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New Galaxy Tab firmware bans hacks beyond iPad levels

updated 01:15 pm EST, Mon December 27, 2010

Samsung Galaxy Tab getting 'unhackable' firmware

Samsung may soon roll out a new firmware update for the Galaxy Tab that will clamp down much more tightly than Apple does for the iPad, experimenters found late Sunday. The new JM6 A, C and D builds Samsung is planning have bootloaders that are signed and prevent unauthorized firmware from running. Once the firmware is installed, any jailbreaks, roots and other custom firmware won't run, XDA-Developers members learned.

Later builds aren't as uniformly locked, but they so far all have at least some code signing that creates the same effect. Users are hopeful of a workaround in software but have been concerned that it might require soldering or other physical tricks to get the same access as they have with the current official code. HTC has a similar approach on the T-Mobile G2 that reverts to official firmware but which has been thwarted since.

It's not clear if the firmware in its current state is intended for final devices, though previous leaked builds haven't had the same restrictions.

If made official, the step could make the Android 2.2 tablet not only difficult to hack but paradoxically more restrictive than the iPad. While Apple often patches up security holes and has tighter control over what apps are allowed to run on normal firmware, iOS is relatively easy to crack in current form. Apple just recently dropped jailbreak detection code as well, although this is primarily for enterprise users and not Apple's own ends.

Google has routinely claimed that Android is more open but has also used this to let hardware manufacturers and carriers lock down the hardware themselves. Only official Google phones such as the Nexus One and Nexus S have unlocked bootloaders that let users change the firmware without needing a hack.



By Electronista Staff
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Comments

  1. VValdo

    Dedicated MacNNer

    Joined: May 2001

    -5

    Lots of misinformation here...

    " HTC has a similar approach on the T-Mobile G2 that reverts to official firmware but which has been thwarted since."

    The T-Mobile G2's protection had little to do with signed firmware-- while new firmware WAS signed (and generally you want updates to be signed), the main issue with the g2 was that (1) the system did not allow root access by default, and (2) the emmc (internal memory card) was set to read-only mode upon boot. To circumvent the first part, a "fork bomb" attack was used to escalate a shell into root mode To get past the second challenge, hackers learned how to power down the emmc from the linux kernel, and then reinitialize it in read-write mode so that changes could be made to the system.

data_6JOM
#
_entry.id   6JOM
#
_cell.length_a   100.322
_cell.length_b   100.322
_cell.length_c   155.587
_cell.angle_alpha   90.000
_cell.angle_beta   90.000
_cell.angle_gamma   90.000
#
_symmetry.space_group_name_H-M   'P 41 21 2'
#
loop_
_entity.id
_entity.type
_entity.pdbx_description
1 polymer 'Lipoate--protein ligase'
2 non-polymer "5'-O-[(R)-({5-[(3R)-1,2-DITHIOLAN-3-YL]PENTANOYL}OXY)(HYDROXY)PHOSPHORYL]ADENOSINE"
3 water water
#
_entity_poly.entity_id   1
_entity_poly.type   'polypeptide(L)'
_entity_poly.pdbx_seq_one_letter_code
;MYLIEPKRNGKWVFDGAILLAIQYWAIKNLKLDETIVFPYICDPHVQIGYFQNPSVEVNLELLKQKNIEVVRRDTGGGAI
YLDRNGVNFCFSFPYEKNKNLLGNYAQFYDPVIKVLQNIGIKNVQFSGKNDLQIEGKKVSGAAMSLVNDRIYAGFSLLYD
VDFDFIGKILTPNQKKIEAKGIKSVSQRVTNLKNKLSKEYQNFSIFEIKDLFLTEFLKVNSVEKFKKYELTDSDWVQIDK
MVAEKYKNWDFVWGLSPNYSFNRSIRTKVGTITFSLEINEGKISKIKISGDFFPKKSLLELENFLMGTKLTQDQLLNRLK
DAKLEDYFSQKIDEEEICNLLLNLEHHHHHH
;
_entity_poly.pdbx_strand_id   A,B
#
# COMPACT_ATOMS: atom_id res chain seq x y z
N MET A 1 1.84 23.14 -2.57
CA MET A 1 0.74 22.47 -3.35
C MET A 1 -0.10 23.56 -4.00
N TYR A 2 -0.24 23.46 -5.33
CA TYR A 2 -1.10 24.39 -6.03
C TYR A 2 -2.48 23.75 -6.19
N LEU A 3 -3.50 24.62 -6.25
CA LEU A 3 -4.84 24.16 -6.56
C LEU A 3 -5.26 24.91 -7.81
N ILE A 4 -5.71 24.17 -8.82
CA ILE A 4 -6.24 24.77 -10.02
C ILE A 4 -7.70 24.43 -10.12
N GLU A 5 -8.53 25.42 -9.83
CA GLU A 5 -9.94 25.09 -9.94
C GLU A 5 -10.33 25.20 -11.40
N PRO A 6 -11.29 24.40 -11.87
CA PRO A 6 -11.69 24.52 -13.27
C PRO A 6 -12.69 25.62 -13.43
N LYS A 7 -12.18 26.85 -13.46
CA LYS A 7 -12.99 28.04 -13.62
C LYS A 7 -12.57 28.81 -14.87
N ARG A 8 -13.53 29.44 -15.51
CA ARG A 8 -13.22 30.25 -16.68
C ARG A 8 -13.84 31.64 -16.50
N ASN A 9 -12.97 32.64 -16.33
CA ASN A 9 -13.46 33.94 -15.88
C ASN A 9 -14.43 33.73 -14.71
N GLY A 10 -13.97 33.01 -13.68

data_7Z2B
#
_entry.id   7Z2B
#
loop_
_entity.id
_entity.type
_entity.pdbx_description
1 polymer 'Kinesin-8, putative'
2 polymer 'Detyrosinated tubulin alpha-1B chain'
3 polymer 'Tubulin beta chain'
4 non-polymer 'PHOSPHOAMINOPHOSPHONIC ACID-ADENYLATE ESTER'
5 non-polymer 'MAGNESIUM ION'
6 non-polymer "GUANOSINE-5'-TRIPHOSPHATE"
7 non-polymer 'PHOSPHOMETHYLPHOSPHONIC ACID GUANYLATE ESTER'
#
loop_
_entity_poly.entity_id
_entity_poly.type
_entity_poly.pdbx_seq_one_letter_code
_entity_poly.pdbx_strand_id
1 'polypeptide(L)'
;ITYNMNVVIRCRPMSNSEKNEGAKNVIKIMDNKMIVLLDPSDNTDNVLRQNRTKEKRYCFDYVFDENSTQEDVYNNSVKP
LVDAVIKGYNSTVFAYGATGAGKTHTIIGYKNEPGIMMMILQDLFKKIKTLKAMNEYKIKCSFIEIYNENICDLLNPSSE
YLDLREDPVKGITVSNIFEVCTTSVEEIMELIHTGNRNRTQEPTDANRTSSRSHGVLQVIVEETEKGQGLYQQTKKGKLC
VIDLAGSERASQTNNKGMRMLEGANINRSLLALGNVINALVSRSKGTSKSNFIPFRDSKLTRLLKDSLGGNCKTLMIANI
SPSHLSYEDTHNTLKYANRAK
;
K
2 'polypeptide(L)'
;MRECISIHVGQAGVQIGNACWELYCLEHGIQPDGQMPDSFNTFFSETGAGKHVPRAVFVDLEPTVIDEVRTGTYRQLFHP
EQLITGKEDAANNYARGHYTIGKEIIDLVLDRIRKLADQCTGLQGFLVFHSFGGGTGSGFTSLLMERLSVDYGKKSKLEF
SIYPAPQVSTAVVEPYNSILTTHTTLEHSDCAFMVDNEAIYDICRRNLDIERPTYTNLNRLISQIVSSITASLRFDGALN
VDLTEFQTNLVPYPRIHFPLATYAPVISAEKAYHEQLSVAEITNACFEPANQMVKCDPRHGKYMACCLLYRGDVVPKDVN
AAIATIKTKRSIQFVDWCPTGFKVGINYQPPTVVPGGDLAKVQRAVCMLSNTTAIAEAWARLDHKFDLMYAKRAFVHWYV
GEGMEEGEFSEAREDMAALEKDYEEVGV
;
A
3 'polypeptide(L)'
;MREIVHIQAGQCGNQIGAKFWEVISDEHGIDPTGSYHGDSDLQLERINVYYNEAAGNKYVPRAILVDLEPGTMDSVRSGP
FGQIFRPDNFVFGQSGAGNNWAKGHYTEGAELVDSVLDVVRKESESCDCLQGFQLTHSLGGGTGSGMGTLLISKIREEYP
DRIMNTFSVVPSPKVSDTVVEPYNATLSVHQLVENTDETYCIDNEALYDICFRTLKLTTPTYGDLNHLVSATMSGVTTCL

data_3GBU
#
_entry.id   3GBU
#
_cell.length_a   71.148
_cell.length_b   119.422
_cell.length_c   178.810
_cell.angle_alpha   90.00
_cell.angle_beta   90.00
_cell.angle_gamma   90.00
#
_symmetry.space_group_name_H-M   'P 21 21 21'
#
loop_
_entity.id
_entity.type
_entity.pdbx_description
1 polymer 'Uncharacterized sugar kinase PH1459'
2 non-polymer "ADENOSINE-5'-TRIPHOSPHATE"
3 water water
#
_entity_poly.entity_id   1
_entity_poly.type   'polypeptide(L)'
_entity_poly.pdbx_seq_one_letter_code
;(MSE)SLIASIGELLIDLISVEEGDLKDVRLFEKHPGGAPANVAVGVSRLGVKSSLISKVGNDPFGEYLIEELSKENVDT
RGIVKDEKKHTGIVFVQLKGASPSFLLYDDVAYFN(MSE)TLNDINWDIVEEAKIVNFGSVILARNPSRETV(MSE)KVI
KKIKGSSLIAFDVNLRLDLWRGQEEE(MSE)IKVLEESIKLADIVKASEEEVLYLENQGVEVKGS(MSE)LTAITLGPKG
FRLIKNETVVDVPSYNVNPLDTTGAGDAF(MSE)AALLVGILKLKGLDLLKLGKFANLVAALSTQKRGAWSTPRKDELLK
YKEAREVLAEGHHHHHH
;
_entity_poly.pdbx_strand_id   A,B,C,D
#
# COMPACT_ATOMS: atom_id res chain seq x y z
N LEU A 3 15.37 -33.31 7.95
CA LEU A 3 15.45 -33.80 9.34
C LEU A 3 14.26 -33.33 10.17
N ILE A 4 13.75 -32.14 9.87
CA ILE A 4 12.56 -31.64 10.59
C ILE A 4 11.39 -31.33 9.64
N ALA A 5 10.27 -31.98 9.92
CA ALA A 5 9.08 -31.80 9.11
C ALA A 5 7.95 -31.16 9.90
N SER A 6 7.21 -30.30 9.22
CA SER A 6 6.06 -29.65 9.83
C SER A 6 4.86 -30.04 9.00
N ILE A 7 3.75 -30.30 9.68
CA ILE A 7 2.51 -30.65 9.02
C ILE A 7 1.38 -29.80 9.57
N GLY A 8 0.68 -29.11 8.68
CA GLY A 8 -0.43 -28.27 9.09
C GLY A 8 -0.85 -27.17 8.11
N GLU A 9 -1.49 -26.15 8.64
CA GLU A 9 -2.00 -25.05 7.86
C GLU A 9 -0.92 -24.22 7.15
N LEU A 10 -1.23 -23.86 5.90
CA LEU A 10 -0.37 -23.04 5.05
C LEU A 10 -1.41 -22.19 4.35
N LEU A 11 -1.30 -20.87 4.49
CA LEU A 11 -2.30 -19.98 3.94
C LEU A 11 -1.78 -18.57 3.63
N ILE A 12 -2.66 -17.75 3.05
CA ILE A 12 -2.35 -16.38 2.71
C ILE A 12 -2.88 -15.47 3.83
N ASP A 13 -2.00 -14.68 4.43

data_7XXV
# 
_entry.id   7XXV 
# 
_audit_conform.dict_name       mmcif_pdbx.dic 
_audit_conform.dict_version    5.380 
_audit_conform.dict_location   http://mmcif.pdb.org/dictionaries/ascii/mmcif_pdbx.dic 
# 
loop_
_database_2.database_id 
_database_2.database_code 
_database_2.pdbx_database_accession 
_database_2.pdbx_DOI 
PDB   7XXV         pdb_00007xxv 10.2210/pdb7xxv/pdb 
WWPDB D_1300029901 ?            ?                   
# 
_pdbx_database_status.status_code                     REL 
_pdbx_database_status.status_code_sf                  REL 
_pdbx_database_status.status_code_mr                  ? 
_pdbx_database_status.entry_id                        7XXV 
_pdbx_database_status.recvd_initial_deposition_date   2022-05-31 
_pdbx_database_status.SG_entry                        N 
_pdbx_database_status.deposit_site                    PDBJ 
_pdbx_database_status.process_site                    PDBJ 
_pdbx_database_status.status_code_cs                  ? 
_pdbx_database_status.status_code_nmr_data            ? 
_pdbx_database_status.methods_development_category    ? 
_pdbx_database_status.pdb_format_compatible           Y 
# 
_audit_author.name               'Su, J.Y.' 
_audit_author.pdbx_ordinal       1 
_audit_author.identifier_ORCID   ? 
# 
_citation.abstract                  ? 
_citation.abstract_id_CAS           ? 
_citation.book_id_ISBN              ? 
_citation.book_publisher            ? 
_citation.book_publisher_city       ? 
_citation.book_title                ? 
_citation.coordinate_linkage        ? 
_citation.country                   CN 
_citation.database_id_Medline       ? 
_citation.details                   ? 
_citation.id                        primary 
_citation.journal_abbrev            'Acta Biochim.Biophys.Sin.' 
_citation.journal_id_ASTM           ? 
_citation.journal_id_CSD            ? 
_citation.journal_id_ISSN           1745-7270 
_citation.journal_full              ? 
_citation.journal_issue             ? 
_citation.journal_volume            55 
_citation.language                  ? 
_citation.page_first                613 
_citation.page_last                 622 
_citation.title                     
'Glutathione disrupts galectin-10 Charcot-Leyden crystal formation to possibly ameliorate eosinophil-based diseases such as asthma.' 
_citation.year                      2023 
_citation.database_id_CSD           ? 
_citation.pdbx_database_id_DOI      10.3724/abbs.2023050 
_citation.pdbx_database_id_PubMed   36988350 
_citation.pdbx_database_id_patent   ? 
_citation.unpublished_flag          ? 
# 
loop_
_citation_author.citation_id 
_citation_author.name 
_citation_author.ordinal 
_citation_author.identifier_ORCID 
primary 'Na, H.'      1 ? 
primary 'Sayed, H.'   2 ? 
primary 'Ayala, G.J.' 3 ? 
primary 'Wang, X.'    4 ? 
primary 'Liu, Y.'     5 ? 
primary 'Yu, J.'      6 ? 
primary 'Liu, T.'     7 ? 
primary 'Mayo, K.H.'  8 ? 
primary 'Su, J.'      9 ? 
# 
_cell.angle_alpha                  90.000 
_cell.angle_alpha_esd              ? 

"Google has routinely claimed that Android is more open but has also used this to let hardware manufacturers and carriers lock down the hardware themselves."

    It is true that Google has routinely claimed that Android is open-- This recent blogpost makes that case very clear. However, when you say Google "has used this to let hardware manufacturers.. lock down the hardware..." -- well, that's what OPEN means.. Don't make Google out to be the villains here. They are providing an open platform and it's the hardware manufacturers and carriers who are being immoral and making poor business decisions. They-- including Apple-- deserve serious pushback and vitriol from the public. To say that Google "used" openness to let carriers lock down the hardware is to misunderstand what openness is.

    "Apple just recently dropped jailbreak detection code as well, "

    While this article seems to suggest that Apple is totally cool with jailbreaking, I might remind everyone that Apple fought against your right to jailbreak and lost, thanks to the Electronic Frontier Foundation. Because they successfully petitioned the FCC to let us have the freedom to jailbreak our phones, Apple and other companies' cynical claims that jailbreaking constituted a violation of copyright was determined to be bogus.

  1. James Katt

    Fresh-Faced Recruit

    Joined: Mar 2008

    +3

    Ha ha ha.

    Now, who is more open?

  1. James Katt

    Fresh-Faced Recruit

    Joined: Mar 2008

    -2

    Apple should also copy this

    Apple should also sign the bootloader in order to prevent hacks.